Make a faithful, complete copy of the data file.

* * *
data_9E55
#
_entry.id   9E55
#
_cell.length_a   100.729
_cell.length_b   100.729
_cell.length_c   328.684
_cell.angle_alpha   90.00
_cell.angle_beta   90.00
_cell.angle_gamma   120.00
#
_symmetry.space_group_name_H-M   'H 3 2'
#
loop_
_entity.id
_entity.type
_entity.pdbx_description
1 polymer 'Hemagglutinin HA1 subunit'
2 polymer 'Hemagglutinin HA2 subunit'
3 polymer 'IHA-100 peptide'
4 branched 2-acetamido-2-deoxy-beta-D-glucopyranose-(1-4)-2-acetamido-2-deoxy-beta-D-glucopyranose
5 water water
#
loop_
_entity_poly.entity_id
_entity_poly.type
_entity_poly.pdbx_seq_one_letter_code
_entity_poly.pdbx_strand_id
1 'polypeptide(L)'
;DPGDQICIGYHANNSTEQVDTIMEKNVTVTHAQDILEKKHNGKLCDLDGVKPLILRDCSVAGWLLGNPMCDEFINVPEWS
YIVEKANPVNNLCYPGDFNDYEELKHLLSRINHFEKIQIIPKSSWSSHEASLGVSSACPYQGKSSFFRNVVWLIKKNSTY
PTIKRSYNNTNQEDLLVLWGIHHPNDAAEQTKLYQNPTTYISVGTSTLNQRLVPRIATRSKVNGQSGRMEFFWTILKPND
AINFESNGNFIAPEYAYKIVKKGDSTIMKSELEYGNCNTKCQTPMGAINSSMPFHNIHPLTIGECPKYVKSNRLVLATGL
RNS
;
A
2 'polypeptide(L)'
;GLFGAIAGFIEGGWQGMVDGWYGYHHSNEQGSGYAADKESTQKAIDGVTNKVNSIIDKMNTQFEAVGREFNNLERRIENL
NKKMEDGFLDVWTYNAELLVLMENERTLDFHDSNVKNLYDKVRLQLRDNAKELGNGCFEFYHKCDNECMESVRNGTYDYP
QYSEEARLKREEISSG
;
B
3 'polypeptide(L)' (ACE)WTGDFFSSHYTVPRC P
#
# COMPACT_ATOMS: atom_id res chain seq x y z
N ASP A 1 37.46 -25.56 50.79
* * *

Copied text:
data_9E55
#
_entry.id   9E55
#
_cell.length_a   100.729
_cell.length_b   100.729
_cell.length_c   328.684
_cell.angle_alpha   90.00
_cell.angle_beta   90.00
_cell.angle_gamma   120.00
#
_symmetry.space_group_name_H-M   'H 3 2'
#
loop_
_entity.id
_entity.type
_entity.pdbx_description
1 polymer 'Hemagglutinin HA1 subunit'
2 polymer 'Hemagglutinin HA2 subunit'
3 polymer 'IHA-100 peptide'
4 branched 2-acetamido-2-deoxy-beta-D-glucopyranose-(1-4)-2-acetamido-2-deoxy-beta-D-glucopyranose
5 water water
#
loop_
_entity_poly.entity_id
_entity_poly.type
_entity_poly.pdbx_seq_one_letter_code
_entity_poly.pdbx_strand_id
1 'polypeptide(L)'
;DPGDQICIGYHANNSTEQVDTIMEKNVTVTHAQDILEKKHNGKLCDLDGVKPLILRDCSVAGWLLGNPMCDEFINVPEWS
YIVEKANPVNNLCYPGDFNDYEELKHLLSRINHFEKIQIIPKSSWSSHEASLGVSSACPYQGKSSFFRNVVWLIKKNSTY
PTIKRSYNNTNQEDLLVLWGIHHPNDAAEQTKLYQNPTTYISVGTSTLNQRLVPRIATRSKVNGQSGRMEFFWTILKPND
AINFESNGNFIAPEYAYKIVKKGDSTIMKSELEYGNCNTKCQTPMGAINSSMPFHNIHPLTIGECPKYVKSNRLVLATGL
RNS
;
A
2 'polypeptide(L)'
;GLFGAIAGFIEGGWQGMVDGWYGYHHSNEQGSGYAADKESTQKAIDGVTNKVNSIIDKMNTQFEAVGREFNNLERRIENL
NKKMEDGFLDVWTYNAELLVLMENERTLDFHDSNVKNLYDKVRLQLRDNAKELGNGCFEFYHKCDNECMESVRNGTYDYP
QYSEEARLKREEISSG
;
B
3 'polypeptide(L)' (ACE)WTGDFFSSHYTVPRC P
#
# COMPACT_ATOMS: atom_id res chain seq x y z
N ASP A 1 37.46 -25.56 50.79